Aggravated Assault— this type of assault is charged as an indictable offence based on any aggravating factors that impacted the victim and/or general public. Such aggravating factors can include serious injury, disfigurement, and the use of a weapon. Guilty findings in aggravated assault cases often result in severe penalties, including significant prison sentences.

Assault Causing Bodily Harm— as implied by the name, used to refer to assaults that cause physical harm. Even if not upgraded to an aggravated assault, guilty findings can lead to severe penalties, including jail or prison terms.

Assault With a Weapon— Used to define assaults that involved a weapon and physical harm. If not upgraded to aggravated assault, guilty findings can still lead to severe penalties, including jail or prison terms.

Assault Against a Police Officer— As “peace” officers, the Crown does not take kindly to people who assault the police, so guilty findings with these charges typically result in more severe penalties than simple assault.

Defence Strategies for Assault Charges

If warranted, police and/or the Crown may charge assault suspects with more than one assault charge, such as by combining domestic assault with sexual assault. Assault charges can also be combined with any other offences that may have been committed during the incident, such as property destruction. Such additional charges naturally increase the burden of strategizing a successful defence.

Whatever the assault charge(s), skilled criminal trial lawyers carefully examine all elements of the case to determine how to beat the charges or achieve the most favorable outcome possible. Experienced trial lawyers are highly adept at strategizing effective defence initiatives that can lead to acquittals, withdrawn charges, reduced charges, mitigated penalties, or dismissal. The most common assault defence strategies include:

  • Self defence
  • Lack of intent
  • Raising of reasonable doubt
  • Consent for the use of force
  • Plea bargain for reduced charges
  • Charter Rights violations/other procedural mistakes

Self Defence is covered under Section 34 of the Criminal Code with provisions that allow a finding of not guilty if the defence can show:

  • “[That the suspect had] reasonable grounds [to believe] that force [was] being used against them or another person or that a threat of force [was] being made against them or another person;
  • “That the assault was “committed for the purpose of defending or protecting themselves or the other person from the use of that force; and
  • “[T]he act committed [was] reasonable in the circumstances.”

A lack of intent defence strategy can be deployed if the lawyer believes they can prove to the court that the assault was not intentional and/or was caused by a reflexive reaction to external stimuli.

The raising of reasonable doubt strategy is effective because the legal concept of “beyond a reasonable doubt” is so crucial in establishing a finding of guilt in criminal cases. Skilled criminal lawyers will always question any element of a Crown’s case that may raise doubts about the evidence. For example, conflicting testimony about how the assault actually occurred may raise doubt. While one such discrepancy alone might not lead to an acquittal, the more such doubts that can be raised, the weaker the Crown’s case becomes.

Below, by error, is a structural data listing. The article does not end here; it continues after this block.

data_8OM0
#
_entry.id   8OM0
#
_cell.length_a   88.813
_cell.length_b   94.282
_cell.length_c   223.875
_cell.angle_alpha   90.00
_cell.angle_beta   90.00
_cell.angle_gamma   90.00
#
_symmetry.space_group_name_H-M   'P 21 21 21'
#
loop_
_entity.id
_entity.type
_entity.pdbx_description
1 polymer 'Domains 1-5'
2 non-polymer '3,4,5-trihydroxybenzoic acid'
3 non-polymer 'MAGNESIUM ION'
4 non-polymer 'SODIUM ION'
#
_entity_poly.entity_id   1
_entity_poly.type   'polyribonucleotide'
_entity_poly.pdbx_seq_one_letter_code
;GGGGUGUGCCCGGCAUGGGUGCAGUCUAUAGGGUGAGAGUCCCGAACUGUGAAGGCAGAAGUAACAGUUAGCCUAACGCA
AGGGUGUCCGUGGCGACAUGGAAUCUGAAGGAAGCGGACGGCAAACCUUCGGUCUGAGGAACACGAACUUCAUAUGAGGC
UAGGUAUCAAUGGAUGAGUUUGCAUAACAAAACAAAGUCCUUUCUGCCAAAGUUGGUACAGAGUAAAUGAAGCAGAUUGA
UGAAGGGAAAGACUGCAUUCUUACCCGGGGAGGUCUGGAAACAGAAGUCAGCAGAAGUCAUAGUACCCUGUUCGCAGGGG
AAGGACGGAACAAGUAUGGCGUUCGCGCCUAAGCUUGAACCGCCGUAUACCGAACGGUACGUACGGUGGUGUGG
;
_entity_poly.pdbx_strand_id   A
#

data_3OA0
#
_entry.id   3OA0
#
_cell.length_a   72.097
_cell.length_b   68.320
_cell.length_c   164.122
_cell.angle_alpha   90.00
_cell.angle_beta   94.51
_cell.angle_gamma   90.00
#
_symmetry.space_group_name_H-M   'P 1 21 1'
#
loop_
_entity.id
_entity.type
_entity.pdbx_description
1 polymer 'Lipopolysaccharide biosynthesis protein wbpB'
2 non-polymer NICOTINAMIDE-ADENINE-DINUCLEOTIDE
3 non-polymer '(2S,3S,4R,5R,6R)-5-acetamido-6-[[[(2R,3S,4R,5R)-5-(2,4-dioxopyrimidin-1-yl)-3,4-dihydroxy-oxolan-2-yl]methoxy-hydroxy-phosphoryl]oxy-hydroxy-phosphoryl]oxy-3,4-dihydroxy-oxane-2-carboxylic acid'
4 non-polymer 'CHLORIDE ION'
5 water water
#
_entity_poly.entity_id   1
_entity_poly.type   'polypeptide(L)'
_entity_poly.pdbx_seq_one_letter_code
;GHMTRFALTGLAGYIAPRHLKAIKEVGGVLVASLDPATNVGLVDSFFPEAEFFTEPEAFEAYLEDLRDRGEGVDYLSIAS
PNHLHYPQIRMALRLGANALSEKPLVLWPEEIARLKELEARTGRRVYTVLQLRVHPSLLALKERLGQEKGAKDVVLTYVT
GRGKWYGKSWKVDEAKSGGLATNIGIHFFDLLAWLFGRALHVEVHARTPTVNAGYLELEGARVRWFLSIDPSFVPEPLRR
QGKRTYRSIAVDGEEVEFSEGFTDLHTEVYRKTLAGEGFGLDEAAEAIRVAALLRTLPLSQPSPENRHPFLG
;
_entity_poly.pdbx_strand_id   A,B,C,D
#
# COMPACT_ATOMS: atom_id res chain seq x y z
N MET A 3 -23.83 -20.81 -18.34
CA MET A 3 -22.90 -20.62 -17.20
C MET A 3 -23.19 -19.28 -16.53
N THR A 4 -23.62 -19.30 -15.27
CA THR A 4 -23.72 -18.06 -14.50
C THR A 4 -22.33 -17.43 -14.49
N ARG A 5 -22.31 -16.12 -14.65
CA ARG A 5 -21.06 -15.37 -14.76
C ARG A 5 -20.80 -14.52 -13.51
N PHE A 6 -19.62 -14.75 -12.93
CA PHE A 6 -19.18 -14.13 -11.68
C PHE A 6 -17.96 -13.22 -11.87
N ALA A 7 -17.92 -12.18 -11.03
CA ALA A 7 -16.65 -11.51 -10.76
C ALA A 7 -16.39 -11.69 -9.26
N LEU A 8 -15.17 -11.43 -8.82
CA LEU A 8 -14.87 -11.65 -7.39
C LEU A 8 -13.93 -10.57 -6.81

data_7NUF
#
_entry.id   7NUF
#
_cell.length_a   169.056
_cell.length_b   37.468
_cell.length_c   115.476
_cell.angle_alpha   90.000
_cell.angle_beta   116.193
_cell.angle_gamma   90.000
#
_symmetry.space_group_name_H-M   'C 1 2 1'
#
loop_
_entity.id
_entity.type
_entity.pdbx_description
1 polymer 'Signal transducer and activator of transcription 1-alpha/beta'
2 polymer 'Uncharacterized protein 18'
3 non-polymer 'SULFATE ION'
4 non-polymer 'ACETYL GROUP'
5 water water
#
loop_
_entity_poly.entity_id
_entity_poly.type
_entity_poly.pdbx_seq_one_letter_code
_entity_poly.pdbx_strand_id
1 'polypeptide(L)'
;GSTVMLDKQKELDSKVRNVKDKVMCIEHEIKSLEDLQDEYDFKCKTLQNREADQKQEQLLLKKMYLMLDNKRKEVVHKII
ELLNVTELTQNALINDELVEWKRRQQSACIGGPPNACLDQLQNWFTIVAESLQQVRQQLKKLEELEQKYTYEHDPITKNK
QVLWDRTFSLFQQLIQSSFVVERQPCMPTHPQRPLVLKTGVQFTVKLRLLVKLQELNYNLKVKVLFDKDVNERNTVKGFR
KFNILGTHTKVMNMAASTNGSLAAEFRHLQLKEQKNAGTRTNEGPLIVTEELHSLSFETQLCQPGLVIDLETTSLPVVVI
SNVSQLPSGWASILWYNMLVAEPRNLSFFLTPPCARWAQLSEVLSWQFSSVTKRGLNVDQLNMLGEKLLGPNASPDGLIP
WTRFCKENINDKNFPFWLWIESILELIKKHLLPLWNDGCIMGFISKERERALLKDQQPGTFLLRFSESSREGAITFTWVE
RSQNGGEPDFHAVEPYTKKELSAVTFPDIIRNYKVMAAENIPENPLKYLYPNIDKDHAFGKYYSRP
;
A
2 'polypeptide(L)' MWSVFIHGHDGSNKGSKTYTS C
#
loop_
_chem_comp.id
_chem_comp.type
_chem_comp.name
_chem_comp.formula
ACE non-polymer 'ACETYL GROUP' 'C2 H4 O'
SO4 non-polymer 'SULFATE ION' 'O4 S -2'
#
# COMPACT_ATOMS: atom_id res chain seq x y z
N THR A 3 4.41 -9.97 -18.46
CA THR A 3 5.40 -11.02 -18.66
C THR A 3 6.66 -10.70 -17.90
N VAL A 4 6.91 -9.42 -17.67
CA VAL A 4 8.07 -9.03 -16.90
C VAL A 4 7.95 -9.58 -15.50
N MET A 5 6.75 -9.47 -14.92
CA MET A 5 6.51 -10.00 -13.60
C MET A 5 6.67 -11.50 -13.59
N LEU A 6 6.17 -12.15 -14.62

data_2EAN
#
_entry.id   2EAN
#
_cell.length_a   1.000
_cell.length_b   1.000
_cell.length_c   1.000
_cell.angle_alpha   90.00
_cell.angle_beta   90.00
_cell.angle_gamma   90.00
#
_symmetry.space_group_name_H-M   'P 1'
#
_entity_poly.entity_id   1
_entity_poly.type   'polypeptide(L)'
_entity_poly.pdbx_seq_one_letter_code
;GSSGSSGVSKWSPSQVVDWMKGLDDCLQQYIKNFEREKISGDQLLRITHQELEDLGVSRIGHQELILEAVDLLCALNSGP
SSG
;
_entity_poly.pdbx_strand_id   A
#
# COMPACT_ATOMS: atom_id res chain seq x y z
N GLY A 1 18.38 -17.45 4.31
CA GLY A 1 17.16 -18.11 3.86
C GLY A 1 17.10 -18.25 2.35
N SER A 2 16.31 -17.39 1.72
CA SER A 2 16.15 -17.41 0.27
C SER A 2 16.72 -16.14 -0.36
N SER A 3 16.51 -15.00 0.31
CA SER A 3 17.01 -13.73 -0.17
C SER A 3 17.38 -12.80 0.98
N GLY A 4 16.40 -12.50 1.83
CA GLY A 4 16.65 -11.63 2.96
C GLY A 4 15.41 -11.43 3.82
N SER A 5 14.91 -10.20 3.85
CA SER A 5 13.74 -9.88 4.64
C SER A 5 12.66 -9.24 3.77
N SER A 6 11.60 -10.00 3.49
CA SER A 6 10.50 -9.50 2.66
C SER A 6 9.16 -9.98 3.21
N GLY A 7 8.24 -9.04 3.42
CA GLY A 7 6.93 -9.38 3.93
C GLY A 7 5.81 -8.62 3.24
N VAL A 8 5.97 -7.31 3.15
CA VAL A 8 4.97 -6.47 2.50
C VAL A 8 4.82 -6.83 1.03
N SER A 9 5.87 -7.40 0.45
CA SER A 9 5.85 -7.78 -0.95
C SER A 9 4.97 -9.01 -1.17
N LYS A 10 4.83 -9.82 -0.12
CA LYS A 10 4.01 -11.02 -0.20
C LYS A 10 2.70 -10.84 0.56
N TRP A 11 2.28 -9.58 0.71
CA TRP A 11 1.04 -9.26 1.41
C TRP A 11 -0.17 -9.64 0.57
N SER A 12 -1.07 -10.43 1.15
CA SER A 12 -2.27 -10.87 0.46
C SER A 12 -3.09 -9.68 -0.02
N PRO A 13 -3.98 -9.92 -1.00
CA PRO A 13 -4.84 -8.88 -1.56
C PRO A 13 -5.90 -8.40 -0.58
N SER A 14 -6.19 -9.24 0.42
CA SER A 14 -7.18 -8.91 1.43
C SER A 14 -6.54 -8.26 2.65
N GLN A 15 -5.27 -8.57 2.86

Consent for the use of force may be raised as a strategy in assaults that occurred as the result of a fistfight. This tactic generally relies on proving the concept that it “takes two to tango” in an effort to mitigate the accused’s culpability in the assault.

Plea bargain negotiations for reduced charges can be used whenever defense lawyers see potential evidentiary or procedural flaws in the Crown’s case. This strategy is often pursued when the defence doesn’t see a clear path to acquittal or dismissal of the charges.

Because a suspect’s Charter Rights are considered highly important to the Crown as they ensure fair and just application of the law, judges will readily exclude relevant evidence connected to such violations and may dismiss charges based solely on Charter Rights violations. Procedural mistakes by police and prosecutors can also lead judges to exclude evidence from the case.

Turn to Mass Tsang for your Assault Defence in Ontario

With careful examination of all elements of each client’s assault charges in the Toronto area, the criminal trial lawyers at Mass Tsang are dedicated to seeking the most favorable outcome possible for those charged with assault in Ontario. Mass Tsang lawyers have successfully defended thousands of Toronto-area assault cases and have a stellar record in securing favorable outcomes for their clients.

If you or someone you know is facing assault charges in the greater Toronto area, contact the expert lawyers at Mass Tsang today for a free consultation.